Responsibility

Reducing Environmental Impacts

Tracking our environmental performance more closely

Lehigh Hanson Canada (LHC) is designing and implementing Environmental Management Systems (EMS) across its four divisions: aggregates, cement, concrete pipe and concrete products, including ready-mix concrete. The EMS technologies help facilities track, manage and improve environmental performance.

LHC performs environmental compliance audits regularly to ensure continued improvement and long-term stewardship.

Water Management

Improved water management & materials recycling

Lehigh Hanson Canada (LHC) minimizes its use of water by reusing and recycling water at every opportunity through on-site filtration and treatment of the process water; much of our concrete products are made with recycled process water. When discharges are unavoidable, waste water is treated and monitored to ensure it will not have significant impacts downstream.

Many of our sites are also set up to recycle returned concrete into OCTA-BLOC®. These are then available for other industrial uses and environmental controls such as maintaining and containing stockpiles.

Ambient air monitoring

Lehigh Hanson Canada (LHC) recognizes that large-scale industrial facilities are viewed as primary contributors to air quality. LHC's cement manufacturing facilities operate Continuous Emission Monitor Systems (CEMS) on all stack emissions. In addition to these, our cement facilities have completed air dispersion modeling exercises that have been published publically in the associated jursdictions. Ambient air quality monitoring is conducted regularly.

Waste as a Resource

Waste as a resource

For Lehigh Hanson Canada, waste materials and by-products from other industries are valuable raw materials and fuels which we use in manufacturing new products. By doing so, we are reducing waste by recycling and preserving natural resources.

LHC's use of alternative raw materials and fuels may also offset the use of virgin resources, and help to supplement or replace fossil fuel energy sources in the manufacturing process.

Here is a list of alternative materials and fuels currently being used at Lehigh Hanson Canada.

Iron slag/ferrous granules

This material represents a source of iron for Lehigh Cement’s Edmonton and Delta plants. It is produced as a by-product from a metallurgical facility in Trail, BC. This waste material is used as an alternative to a virgin source of iron and diverts a usable waste material from entering a landfill.

Waste iron granules

Spent granules used in various blasting operations, such as sand blasting, can be used as an iron source in cement manufacturing. Iron granules are diverted from landfill into a useful ingredient in the mix.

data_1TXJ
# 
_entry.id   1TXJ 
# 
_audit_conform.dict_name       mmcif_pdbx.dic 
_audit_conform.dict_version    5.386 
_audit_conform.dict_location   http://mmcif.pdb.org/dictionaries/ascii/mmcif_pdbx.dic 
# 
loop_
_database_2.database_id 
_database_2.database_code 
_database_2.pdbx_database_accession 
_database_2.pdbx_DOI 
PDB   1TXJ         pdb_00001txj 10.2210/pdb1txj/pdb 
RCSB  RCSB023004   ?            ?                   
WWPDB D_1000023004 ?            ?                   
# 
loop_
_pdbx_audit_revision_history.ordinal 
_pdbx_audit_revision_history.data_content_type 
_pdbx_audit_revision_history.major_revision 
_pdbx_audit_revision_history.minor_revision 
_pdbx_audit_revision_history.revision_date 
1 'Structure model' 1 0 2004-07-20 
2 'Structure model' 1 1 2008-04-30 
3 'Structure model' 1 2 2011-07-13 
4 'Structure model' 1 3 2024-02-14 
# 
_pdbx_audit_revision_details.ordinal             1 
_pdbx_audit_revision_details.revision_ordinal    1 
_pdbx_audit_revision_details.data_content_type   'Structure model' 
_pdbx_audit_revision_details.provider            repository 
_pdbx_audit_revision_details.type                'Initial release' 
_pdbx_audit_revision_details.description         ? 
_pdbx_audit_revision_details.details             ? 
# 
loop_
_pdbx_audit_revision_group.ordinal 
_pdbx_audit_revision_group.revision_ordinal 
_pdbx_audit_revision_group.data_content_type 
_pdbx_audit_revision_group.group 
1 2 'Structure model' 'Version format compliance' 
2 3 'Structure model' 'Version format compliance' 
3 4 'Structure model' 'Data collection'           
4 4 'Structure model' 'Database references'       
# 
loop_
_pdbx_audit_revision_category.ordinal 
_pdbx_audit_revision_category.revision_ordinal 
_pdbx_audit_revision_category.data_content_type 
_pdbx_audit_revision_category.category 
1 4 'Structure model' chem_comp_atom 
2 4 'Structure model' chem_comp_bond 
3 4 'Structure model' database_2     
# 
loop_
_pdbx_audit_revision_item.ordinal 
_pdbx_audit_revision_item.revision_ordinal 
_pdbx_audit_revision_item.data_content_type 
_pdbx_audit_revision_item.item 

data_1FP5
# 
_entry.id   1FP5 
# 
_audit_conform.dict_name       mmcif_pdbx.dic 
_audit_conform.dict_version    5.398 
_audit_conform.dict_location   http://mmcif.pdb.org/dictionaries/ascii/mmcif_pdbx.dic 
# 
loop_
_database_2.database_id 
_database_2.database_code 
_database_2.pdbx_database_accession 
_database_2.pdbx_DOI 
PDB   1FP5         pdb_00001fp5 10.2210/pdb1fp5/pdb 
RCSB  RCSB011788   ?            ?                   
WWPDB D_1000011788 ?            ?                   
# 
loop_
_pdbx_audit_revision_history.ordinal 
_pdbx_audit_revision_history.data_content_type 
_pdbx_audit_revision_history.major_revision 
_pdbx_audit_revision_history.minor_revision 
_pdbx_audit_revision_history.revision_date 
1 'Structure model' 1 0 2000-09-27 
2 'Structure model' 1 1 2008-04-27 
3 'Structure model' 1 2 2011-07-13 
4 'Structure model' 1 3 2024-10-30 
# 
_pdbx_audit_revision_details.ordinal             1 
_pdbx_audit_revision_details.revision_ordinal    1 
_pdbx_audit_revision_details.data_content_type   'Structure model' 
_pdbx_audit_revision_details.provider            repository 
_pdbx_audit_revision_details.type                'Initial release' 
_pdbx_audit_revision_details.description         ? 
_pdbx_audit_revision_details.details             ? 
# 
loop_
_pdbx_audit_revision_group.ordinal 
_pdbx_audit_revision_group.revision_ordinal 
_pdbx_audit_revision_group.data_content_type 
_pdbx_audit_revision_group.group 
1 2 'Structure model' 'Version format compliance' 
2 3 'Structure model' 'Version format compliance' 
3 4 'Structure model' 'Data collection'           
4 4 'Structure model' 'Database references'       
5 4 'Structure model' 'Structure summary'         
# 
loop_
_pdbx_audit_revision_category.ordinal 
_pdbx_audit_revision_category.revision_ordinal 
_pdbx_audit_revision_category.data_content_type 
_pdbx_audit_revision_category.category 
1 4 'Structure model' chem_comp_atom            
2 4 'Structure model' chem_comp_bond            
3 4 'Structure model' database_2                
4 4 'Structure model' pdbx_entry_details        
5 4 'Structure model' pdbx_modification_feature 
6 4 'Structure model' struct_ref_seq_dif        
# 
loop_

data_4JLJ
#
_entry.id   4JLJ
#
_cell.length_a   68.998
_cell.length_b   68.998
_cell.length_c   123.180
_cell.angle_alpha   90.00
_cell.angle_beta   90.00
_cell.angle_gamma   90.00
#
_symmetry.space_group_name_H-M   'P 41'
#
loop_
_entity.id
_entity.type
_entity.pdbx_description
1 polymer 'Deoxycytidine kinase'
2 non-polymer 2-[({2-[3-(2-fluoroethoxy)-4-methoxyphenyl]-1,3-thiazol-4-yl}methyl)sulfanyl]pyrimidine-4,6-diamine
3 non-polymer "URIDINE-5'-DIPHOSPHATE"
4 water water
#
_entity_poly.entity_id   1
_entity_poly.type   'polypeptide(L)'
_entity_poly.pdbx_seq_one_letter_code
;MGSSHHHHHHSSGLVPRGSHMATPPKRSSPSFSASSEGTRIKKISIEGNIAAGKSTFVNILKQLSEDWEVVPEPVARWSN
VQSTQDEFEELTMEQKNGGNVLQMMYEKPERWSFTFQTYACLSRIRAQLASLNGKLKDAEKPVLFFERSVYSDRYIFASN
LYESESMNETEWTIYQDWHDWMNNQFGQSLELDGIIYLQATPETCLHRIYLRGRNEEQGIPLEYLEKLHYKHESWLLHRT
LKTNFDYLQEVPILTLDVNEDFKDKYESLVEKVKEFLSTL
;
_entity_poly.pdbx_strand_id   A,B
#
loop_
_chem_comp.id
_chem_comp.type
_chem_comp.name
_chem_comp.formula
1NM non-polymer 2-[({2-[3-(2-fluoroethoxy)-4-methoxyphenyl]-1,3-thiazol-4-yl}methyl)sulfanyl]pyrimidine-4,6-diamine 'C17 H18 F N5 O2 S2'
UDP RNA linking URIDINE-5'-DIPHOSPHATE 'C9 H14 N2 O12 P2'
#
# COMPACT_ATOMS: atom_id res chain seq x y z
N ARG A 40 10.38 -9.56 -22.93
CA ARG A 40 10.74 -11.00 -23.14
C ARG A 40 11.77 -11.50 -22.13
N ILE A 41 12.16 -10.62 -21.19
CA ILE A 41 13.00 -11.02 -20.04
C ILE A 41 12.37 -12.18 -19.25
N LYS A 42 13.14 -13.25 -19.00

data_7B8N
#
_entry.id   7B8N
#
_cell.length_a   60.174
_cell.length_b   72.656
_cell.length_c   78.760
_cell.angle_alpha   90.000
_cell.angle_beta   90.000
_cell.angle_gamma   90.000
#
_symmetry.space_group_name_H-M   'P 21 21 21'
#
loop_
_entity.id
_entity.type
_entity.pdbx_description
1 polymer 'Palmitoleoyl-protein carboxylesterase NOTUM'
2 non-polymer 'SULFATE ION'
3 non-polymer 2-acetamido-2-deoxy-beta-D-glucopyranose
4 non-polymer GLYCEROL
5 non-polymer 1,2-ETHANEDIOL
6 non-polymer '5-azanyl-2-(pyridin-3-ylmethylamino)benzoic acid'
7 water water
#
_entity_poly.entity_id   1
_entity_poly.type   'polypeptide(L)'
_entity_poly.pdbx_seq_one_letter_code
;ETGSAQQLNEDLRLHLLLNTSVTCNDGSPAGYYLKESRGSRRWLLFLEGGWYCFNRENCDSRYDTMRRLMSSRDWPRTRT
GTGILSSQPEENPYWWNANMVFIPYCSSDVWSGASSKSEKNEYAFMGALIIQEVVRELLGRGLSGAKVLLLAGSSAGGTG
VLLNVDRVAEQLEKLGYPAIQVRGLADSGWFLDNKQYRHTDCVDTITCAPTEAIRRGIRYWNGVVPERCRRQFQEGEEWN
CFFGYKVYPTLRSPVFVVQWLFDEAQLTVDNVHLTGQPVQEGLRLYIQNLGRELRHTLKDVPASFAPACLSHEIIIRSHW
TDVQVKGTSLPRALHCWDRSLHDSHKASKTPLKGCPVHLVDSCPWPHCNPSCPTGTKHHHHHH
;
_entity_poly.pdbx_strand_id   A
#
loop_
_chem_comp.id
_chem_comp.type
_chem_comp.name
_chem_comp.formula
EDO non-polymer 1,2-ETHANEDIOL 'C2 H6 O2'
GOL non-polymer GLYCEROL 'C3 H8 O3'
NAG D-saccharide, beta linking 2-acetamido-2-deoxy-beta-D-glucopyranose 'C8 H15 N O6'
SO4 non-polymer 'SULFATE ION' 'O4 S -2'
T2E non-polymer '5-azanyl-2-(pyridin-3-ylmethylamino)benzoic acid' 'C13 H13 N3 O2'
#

Bottom ash

Bottom ash is a waste product of the coal-fired thermal generating power stations. It is used as a supplemental silica source in the production of cement. It is formed when ash particles grow too large to be carried from the furnace into the flue gas. It forms on the walls or is collected in the ash hopper at the bottom of the furnace.

The dark grey material is normally either landfilled or used as a fill material, typically in coal mines. Instead, Lehigh Cement uses this material as a partial replacement to virgin clay due to its silica content and low alkalis.

Bottom and Fly Ash

Fly ash

Fly ash (like bottom ash) is a by-product of combustion from coal-fired power plants. Fly ash is finer and lighter than bottom ash. It rises with the flue gas where it is collected by the power plant’s pollution abatement equipment (ESP or baghouse).

Lehigh Cement makes use of this waste product as a partial clinker substitute and intergrinds the fly ash with cement to manufacture InterCem®. Using fly ash helps Lehigh Cement lower its greenhouse gas footprint. The creation of InterCem® also helps downstream users of cement by creating a consistent product with a ‘pre-mixed’ quality, freeing up storage space at the concrete production facility.

Recycled concrete and aggregates

Waste concrete is crushed, screened and reused as aggregate for bulk fills, bank protection, drainage structures and in new concrete pours if possible.

Waste tires as fuel

Waste tires are used as fuels in kilns, partially replacing the use of coal. The high heating value of waste tires helps to reduce the nitrogen dioxide (NOx) emissions at cement plants.

Commercial-grade contaminated soil

Contaminated soil is diverted from landfill when used in cement kilns as a partial replacement for raw shale feedstocks. Any contamination is safely destroyed within the cement kiln. The residue is used in the production of cement.

Pure silica geyserite

Geyserite is a reddish waste product from silica mining that is considered a contaminate for pure silica. Geyserite used in cement reduces the amount of material that would otherwise be sent to the landfill.